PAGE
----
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The Next Disruptive Wave

Posted January 7, 2016

GM President Dan Ammann believes transportation will change more in the next five years than it did in the last 50.

Transportation is the building block of society. New York City is where it is because of the Hudson River and the Erie Canal. Ports, canals, railroads, and roads... ships, boats, trains, and cars... wind, peat, coal, and oil...

Suburbs were created because of the automobile. Rome conquered the world at least in part due to roads. The reason we have time zones is because of railroads.

When change happens to basic transportation, it disrupts whole cultures. Where people live, work, and play changes. So does how they spend their time, money, and energy.

AV Culture Disrupter

If you think about the insurance, professional drivers, independent mechanics, dealers, renters, valets, car washers, mini-marts with gas pumps, tire shops, aftermarket parts, sound guys, driveway pavers, and on and on... a huge part of our economy is built around the automobile.

That's not even getting into the money that is collected and spent on roads, bridges, and other infrastructure. Whole groups of people who have been living off state graft will have to find new ways to sponge money from taxpayers.

It is no wonder Dan Ammann, GM CEO, is looking at an accelerating pace of change.

He is so concerned that he spent half a billion dollars buying a piece of Lyft. Lyft is like Uber, a ride-sharing company that is destroying the current taxi system. And it is happening faster than you think. One taxi company in San Francisco just announced bankruptcy this week.

Other companies are chasing the dream as well:

  • Ford is partnering with Google.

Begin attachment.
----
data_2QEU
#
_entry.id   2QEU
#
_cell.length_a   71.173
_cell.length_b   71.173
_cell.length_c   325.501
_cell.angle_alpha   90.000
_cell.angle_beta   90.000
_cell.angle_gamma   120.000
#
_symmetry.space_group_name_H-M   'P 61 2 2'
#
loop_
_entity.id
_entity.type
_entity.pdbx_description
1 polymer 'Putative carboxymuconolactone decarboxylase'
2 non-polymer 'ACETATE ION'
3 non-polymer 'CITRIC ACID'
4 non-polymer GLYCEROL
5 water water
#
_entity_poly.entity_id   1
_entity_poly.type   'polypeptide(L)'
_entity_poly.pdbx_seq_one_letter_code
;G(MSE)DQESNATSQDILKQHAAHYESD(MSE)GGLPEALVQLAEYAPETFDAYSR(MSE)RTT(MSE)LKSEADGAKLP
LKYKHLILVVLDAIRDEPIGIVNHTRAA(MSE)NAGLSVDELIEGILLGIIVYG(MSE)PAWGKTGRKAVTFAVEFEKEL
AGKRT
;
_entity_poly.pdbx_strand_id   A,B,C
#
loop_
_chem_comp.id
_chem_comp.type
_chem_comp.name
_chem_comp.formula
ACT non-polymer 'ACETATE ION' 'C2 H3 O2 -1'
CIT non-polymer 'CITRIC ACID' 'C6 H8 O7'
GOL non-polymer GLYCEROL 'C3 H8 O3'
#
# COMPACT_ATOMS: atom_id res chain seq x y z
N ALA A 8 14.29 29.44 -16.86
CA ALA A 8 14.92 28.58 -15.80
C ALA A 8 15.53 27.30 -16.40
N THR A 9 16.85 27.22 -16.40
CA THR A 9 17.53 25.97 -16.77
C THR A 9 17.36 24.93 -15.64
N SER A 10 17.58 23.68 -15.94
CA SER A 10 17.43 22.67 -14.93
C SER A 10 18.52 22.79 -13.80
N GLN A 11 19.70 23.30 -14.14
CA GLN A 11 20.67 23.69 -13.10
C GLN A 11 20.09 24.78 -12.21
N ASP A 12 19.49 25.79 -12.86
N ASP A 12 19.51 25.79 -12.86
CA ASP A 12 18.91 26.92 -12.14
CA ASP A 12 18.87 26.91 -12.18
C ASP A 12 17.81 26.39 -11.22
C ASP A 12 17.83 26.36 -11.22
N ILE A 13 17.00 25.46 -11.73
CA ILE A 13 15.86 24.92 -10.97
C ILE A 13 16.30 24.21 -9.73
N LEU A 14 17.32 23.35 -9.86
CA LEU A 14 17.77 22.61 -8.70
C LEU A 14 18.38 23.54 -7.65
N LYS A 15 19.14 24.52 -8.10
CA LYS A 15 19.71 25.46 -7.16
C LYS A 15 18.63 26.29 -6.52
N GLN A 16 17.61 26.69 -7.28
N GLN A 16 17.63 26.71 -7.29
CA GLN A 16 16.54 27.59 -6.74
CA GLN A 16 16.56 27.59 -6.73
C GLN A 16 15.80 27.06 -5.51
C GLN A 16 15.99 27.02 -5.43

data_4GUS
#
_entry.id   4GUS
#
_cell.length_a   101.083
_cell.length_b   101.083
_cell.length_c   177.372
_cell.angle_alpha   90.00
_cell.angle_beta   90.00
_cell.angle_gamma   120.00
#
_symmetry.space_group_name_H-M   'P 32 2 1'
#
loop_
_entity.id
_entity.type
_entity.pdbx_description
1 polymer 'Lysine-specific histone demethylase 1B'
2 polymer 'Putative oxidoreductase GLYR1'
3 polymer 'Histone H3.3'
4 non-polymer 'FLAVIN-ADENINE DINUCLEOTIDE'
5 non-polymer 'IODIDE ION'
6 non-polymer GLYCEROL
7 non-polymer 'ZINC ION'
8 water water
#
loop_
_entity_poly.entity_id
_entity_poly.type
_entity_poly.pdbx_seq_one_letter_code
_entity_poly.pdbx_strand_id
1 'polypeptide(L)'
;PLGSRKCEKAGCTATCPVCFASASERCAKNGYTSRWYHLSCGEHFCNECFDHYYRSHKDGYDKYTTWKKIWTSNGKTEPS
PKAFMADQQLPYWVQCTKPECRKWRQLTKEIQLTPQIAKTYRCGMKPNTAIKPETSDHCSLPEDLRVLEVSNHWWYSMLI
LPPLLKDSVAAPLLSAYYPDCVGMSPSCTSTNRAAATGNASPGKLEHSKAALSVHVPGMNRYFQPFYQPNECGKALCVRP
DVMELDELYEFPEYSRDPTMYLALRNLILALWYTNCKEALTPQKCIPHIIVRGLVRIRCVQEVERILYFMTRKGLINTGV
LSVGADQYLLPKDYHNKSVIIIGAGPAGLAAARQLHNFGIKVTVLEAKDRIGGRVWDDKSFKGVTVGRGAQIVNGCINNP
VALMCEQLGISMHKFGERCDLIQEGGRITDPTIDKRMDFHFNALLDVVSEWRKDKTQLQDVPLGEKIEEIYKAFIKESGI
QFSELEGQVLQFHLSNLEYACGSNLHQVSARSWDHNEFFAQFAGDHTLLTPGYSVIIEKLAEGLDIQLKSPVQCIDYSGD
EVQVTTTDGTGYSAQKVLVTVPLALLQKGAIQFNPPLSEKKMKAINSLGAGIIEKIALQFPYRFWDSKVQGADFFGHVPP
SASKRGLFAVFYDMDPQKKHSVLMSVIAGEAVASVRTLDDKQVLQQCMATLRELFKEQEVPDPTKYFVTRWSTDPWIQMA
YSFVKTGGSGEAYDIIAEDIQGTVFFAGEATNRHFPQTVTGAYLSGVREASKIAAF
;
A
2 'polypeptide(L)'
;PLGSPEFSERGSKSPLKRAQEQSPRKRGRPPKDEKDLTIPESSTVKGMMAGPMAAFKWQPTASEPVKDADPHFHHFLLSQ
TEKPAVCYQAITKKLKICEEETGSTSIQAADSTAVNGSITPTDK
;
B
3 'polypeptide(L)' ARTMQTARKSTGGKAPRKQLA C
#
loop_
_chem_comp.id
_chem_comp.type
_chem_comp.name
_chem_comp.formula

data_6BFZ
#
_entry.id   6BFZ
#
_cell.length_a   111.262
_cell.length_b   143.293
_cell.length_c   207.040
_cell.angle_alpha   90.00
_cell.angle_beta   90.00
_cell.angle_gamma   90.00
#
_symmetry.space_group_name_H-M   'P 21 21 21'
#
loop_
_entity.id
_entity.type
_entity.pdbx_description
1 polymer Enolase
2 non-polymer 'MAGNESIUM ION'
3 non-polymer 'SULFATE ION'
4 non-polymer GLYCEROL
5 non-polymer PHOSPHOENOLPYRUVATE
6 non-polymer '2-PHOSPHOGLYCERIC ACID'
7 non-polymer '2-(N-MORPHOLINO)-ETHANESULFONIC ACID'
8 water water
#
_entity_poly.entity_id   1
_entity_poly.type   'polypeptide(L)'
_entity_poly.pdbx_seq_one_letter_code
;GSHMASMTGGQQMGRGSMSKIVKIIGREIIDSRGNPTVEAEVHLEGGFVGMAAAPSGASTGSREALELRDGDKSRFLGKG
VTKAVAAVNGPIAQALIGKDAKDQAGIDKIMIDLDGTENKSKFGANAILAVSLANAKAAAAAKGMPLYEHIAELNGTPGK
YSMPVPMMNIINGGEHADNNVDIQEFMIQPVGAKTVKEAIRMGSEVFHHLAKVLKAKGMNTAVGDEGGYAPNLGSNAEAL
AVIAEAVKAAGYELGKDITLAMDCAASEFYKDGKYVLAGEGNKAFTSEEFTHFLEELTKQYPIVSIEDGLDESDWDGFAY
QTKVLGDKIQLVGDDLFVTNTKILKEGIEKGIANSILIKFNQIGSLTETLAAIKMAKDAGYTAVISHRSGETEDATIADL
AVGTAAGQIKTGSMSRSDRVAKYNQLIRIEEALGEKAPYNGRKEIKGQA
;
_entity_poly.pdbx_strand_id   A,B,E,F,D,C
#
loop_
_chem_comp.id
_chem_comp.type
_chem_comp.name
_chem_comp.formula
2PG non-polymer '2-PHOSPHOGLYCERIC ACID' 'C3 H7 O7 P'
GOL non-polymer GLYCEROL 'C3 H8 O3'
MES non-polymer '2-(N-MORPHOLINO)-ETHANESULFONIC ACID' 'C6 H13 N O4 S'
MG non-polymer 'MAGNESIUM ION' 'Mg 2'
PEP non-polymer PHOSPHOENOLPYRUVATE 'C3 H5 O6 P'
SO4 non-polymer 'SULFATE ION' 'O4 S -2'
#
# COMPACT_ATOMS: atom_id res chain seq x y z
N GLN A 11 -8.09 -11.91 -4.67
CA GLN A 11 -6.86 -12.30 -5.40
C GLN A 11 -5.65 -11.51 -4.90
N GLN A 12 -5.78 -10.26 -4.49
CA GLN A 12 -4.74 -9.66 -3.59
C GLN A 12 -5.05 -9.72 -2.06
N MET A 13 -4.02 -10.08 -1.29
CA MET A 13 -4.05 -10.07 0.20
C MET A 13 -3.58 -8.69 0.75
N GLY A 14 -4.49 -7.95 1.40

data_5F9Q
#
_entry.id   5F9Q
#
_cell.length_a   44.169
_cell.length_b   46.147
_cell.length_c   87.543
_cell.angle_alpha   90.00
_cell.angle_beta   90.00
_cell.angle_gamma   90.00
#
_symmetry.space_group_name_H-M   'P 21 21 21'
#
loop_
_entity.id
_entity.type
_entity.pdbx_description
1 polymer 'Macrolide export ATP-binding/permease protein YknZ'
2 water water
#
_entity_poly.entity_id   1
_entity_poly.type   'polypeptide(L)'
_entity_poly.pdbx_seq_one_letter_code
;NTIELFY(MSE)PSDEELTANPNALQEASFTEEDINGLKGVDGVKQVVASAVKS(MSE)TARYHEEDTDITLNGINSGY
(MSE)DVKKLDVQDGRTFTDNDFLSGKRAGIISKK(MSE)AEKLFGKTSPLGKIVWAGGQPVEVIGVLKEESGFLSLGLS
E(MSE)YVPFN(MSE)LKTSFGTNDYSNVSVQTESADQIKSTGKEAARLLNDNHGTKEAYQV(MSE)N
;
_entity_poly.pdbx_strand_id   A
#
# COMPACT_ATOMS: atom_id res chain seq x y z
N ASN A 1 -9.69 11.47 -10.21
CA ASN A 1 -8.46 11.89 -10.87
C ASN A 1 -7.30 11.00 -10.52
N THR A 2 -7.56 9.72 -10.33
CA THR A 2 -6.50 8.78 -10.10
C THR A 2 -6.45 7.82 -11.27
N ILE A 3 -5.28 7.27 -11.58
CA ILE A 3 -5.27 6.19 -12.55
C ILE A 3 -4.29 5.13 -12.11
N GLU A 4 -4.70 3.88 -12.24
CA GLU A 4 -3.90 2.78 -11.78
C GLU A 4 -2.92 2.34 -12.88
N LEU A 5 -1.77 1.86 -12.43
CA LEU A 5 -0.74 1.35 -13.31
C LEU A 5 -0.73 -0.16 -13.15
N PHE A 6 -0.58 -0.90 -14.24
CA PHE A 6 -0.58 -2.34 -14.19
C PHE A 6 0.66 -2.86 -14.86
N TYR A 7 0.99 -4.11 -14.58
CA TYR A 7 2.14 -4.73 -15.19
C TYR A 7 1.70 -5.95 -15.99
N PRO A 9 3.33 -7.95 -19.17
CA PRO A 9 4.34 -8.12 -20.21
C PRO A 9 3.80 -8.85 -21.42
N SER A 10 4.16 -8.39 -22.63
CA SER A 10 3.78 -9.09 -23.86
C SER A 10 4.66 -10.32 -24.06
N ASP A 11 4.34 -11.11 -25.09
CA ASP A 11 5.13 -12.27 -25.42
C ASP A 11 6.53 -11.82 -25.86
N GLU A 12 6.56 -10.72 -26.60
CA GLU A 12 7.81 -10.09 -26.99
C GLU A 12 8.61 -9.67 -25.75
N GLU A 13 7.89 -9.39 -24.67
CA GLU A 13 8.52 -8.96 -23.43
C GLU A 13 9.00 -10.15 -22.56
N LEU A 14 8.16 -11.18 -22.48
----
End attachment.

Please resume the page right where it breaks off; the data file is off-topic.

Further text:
• A consortium of German automakers bought Nokia's mapping assets.
  • Uber partnered with Carnegie Mellon's robotics department and hired 50 of them into the company.
  • Apple is working hard on the Apple Car.
  • TomTom CEO says its maps are destined for use in self-driving cars.
  • Tesla activated advanced driver assist and plans to technically make self-driving cars safer than human driving within two years.
  • Toyota said it will activate data-gathering on all of its cars to improve its self-driving software by 2020.
  • Ford CEO Mark Fields sees the potential for fully autonomous cars to be available for use on U.S. streets in four years.

Elon Musk says that not having a self-driving car in 15 years will be like still owning a horse.

Furthermore, much in the way this year's biggest Christmas present — the hoverboard — was spawned by 1,000 Chinese factories at the same time as the component parts reached widespread availability, the broad penetration of AVs will cause an explosion of other products. Think humanoid robots.

According to McKinsey Report:

... the two share many technologies. These include remote advanced sensing, hyperprecise positioning/GPS, image recognition, and advanced artificial intelligence. In addition to sharing technology, AVs and robots could benefit from using the same infrastructure, including recharging stations, service centers, and machine-to-machine communication networks. These commonalities might push multiple players to invest in both applications, as already shown by the significant investments in robotics made by selected automakers and high-tech players.

Technology like this acts as a snowball rolling downhill. The Internet changed society as we know it. There is a clear line before and after mass acceptance of the Internet in 1995. If you bought AOL, Yahoo!, Dell, or a number of other select stocks, you could have retired in 1999.

The difference with AVs will be even more profound because we are talking about physical geography.

In addition to transforming the automotive industry, the rise of autonomous vehicles will likely have a profound impact on every sector of society from housing to employment to art. And it will make a select few investors very rich.

Change is good,

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Christian DeHaemer

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Since 1995, Christian DeHaemer has specialized in frontier market opportunities. He has traveled extensively and invested in places as varied as Cuba, Mongolia, and Kenya. Chris believes the best way to make money is to get there first with the most. Christian is the founder of Bull and Bust Report and an editor at Energy and Capital. For more on Christian, see his editor's page.

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